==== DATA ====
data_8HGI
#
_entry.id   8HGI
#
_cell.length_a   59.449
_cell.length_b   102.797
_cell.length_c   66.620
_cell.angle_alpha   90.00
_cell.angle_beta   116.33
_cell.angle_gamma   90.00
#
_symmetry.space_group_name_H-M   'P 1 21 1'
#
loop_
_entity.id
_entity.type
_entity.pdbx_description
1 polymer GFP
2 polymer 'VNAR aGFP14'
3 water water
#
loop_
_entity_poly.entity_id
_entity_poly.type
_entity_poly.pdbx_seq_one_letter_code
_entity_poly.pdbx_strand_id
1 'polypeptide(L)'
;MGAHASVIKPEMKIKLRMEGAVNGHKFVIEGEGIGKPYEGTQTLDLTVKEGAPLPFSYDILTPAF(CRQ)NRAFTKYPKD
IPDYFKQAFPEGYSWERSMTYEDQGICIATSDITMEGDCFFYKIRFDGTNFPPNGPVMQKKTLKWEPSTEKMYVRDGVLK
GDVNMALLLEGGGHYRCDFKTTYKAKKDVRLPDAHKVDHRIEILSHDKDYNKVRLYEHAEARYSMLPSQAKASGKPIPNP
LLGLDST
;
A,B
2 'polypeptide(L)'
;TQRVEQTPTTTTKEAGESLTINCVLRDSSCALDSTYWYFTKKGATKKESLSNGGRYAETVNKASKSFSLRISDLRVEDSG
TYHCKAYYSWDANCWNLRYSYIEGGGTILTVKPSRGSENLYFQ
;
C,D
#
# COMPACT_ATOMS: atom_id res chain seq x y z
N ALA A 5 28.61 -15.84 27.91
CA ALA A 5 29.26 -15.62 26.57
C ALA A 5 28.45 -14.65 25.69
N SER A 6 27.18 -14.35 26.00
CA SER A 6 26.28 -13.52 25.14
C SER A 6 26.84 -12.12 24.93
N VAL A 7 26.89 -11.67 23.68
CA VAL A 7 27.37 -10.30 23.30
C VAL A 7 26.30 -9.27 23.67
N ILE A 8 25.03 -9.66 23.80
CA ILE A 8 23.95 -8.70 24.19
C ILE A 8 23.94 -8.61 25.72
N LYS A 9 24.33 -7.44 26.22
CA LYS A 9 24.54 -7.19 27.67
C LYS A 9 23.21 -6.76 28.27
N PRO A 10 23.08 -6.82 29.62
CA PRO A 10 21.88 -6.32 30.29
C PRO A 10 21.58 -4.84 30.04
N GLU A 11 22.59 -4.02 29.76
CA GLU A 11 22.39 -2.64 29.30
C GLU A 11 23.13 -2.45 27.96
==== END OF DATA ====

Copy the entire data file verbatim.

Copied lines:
data_8HGI
#
_entry.id   8HGI
#
_cell.length_a   59.449
_cell.length_b   102.797
_cell.length_c   66.620
_cell.angle_alpha   90.00
_cell.angle_beta   116.33
_cell.angle_gamma   90.00
#
_symmetry.space_group_name_H-M   'P 1 21 1'
#
loop_
_entity.id
_entity.type
_entity.pdbx_description
1 polymer GFP
2 polymer 'VNAR aGFP14'
3 water water
#
loop_
_entity_poly.entity_id
_entity_poly.type
_entity_poly.pdbx_seq_one_letter_code
_entity_poly.pdbx_strand_id
1 'polypeptide(L)'
;MGAHASVIKPEMKIKLRMEGAVNGHKFVIEGEGIGKPYEGTQTLDLTVKEGAPLPFSYDILTPAF(CRQ)NRAFTKYPKD
IPDYFKQAFPEGYSWERSMTYEDQGICIATSDITMEGDCFFYKIRFDGTNFPPNGPVMQKKTLKWEPSTEKMYVRDGVLK
GDVNMALLLEGGGHYRCDFKTTYKAKKDVRLPDAHKVDHRIEILSHDKDYNKVRLYEHAEARYSMLPSQAKASGKPIPNP
LLGLDST
;
A,B
2 'polypeptide(L)'
;TQRVEQTPTTTTKEAGESLTINCVLRDSSCALDSTYWYFTKKGATKKESLSNGGRYAETVNKASKSFSLRISDLRVEDSG
TYHCKAYYSWDANCWNLRYSYIEGGGTILTVKPSRGSENLYFQ
;
C,D
#
# COMPACT_ATOMS: atom_id res chain seq x y z
N ALA A 5 28.61 -15.84 27.91
CA ALA A 5 29.26 -15.62 26.57
C ALA A 5 28.45 -14.65 25.69
N SER A 6 27.18 -14.35 26.00
CA SER A 6 26.28 -13.52 25.14
C SER A 6 26.84 -12.12 24.93
N VAL A 7 26.89 -11.67 23.68
CA VAL A 7 27.37 -10.30 23.30
C VAL A 7 26.30 -9.27 23.67
N ILE A 8 25.03 -9.66 23.80
CA ILE A 8 23.95 -8.70 24.19
C ILE A 8 23.94 -8.61 25.72
N LYS A 9 24.33 -7.44 26.22
CA LYS A 9 24.54 -7.19 27.67
C LYS A 9 23.21 -6.76 28.27
N PRO A 10 23.08 -6.82 29.62
CA PRO A 10 21.88 -6.32 30.29
C PRO A 10 21.58 -4.84 30.04
N GLU A 11 22.59 -4.02 29.76
CA GLU A 11 22.39 -2.64 29.30
C GLU A 11 23.13 -2.45 27.96